|How hot is it?
So hot, my personal deodorant had a chemical breakdown by merely watching the weather forecast at 9 a.m. Saturday morning.
And how come Smyrna is often reported as Middle Tennessee’s “hottest” spot, temperature-wise, by regional television weather prognosticators?
I may know why.
Read below for this hot-off-the-press answer.
A recent Friday broke all recorded thermometer readings in Tennessee state history, dating back more than 140 years.
How hot is hot? As I stroke the keys of my computer, the temp reading, as of 4:41 p.m., on Friday, June 29, 2012, was an unofficial 114 degrees.
So hot, that during a recent Sunday morning church service, a neighbor reported a parishioner asked the pastor thusly after the church air conditioning failed: “Is this church or hell?”
If this latest record-breaking heat wave doesn’t make one believe in a heaven or hell, well, I best leave that to the cool-preaching pulpit pastors I know who know about such weighty spiritual matters.
I’m asking a highly trained meteorologist I know to research if this latest heat wave in June is the earliest ever to strike, in recorded weather history.
Not since 1952, have I personally suffered from extreme summer heat like we’ve experienced as a nation recently, and that was out in the broiling sun while picking and chopping cotton.
That hotter than Hades’ summer followed the extreme cold blizzard winter conditions of 1951 when much of Nashville was literally “snowed in.”
It was in the 1950s, I witnessed my farm mother nearly die from a heat stroke.
Mother’s splotched, extremely red face and head terrorized me, as an 8-year-old boy who had recently lost my father in a grinding car crash.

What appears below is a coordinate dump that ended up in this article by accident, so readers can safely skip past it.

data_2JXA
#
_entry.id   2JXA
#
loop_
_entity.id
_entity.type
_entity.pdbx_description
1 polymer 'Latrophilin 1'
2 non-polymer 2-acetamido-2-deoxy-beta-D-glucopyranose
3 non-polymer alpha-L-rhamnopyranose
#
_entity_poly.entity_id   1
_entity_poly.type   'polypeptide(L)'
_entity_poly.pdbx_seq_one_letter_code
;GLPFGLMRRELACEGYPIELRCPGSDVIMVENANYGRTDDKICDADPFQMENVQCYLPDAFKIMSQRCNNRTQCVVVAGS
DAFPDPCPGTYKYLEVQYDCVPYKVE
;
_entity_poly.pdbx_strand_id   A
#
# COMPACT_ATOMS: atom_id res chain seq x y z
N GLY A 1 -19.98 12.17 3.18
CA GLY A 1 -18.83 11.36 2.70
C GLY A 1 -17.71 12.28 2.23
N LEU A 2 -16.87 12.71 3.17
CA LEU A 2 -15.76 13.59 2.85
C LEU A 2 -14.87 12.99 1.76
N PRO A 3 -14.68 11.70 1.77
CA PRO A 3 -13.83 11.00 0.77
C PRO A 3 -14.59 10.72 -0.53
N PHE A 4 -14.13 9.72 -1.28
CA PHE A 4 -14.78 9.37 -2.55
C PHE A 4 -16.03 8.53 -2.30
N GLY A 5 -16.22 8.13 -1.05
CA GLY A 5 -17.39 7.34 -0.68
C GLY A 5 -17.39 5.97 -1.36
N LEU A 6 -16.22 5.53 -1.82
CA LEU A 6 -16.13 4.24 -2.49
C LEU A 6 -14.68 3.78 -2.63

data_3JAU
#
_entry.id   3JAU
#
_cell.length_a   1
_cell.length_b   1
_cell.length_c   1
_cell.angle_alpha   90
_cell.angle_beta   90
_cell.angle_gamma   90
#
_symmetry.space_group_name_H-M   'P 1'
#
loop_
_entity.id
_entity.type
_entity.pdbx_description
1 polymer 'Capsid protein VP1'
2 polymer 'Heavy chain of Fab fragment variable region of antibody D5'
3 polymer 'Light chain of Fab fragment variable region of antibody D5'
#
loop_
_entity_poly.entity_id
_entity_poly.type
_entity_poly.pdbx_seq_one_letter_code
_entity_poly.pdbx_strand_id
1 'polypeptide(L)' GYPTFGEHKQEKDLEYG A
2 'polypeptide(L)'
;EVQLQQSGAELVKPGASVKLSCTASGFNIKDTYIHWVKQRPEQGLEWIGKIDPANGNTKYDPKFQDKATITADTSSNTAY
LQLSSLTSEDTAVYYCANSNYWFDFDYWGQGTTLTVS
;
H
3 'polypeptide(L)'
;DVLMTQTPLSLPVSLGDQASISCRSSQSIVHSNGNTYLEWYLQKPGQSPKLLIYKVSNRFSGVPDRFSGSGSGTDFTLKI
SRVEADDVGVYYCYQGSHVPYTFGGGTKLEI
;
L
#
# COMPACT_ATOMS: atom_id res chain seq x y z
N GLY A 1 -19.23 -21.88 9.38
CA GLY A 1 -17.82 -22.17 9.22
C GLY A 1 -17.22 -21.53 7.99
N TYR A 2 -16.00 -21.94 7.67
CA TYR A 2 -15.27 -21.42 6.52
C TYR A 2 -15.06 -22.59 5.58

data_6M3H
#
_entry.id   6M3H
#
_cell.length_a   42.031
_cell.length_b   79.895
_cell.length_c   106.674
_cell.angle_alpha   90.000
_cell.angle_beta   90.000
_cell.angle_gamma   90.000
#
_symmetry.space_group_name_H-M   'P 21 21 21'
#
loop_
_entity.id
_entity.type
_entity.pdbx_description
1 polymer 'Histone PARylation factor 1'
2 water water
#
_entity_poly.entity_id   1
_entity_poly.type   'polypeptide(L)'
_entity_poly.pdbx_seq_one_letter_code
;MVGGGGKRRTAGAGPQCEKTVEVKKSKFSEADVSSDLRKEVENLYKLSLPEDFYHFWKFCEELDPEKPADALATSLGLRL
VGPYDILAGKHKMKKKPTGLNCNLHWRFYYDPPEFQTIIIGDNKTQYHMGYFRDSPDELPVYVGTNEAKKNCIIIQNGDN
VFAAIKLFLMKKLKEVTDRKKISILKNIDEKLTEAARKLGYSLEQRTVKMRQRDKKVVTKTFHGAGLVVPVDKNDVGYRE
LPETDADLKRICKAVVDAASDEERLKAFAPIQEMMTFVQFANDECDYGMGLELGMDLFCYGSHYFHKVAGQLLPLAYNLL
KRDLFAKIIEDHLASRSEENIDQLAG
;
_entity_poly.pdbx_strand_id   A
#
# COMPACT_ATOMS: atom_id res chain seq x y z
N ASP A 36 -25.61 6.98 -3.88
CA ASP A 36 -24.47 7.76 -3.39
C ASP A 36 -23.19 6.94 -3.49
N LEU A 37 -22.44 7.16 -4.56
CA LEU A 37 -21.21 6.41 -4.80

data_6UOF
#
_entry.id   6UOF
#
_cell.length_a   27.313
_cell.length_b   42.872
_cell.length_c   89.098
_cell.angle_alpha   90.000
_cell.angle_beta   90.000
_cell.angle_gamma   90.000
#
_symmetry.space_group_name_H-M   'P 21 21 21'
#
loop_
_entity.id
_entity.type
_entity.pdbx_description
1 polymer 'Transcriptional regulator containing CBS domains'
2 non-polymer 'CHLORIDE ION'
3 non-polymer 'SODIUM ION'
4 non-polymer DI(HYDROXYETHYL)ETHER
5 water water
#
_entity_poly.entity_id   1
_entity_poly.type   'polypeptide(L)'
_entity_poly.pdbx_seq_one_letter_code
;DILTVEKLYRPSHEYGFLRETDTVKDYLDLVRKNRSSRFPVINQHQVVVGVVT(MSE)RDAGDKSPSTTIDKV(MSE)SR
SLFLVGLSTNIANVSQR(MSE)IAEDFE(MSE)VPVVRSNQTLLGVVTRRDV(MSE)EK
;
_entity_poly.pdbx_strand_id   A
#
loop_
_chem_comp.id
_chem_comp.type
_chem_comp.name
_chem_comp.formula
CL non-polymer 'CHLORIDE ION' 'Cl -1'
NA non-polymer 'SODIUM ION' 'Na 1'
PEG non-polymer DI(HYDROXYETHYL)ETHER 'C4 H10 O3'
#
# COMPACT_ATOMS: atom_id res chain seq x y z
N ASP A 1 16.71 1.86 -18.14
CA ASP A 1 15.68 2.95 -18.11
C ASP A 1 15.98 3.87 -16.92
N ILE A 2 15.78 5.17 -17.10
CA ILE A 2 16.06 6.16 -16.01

The extreme heat overcame mother as she was driving a John Deere tractor and cultivator, trying to combat extreme weed and vine growth in our soybean fields.
As older sister, June, applied cold towels over our mother’s throbbing head, Mom explained how her heat exhaustion happened.
“I was having to climb up and down from the tractor every row or two through the field,” she said, “to unclog the vines and weeds from around the plows.”
Although mother was known as a hard-working hands-on successful farmer back in the Bootheel farming region of southeast Missouri, she was never able to toil out in the broiling hot sun again.
What kind of toll is this latest heat wave having on us?
Nick, our middle son, is a truck-driving man.
“I was hauling an empty trailer away, near the Smyrna Nissan plant last Friday, when one of the tires blew out,” Nick described. “When we called for help, we were advised there had been so many tire blowouts on the interstate, that it would be more than four hours before they could send help.”
It’s so hot and dry, various Middle Tennessee government officials and fire safety officials issued “no burn” and “no fireworks” warnings leading to and through this Fourth of July week.
And health care officials are warning seniors and folks with chronic health issues, to stay inside in cool, comfortable dwellings, if possible.
As promised above, why is it that the Town of Smyrna often tops the list of hot cities during the Dog Days of Summer.
Smyrna Airport Executive John Black may have a very hot explanation.
“We have a weather reporting instrument station here on airport grounds, located on a pile of gravel and surrounded by pavement and the hot tarmac on our long landing strips … that could be the explanation,” Black said in issuing his non-official weather advisory.
A cool prayer might be in order here in sultry hot Middle Tennessee.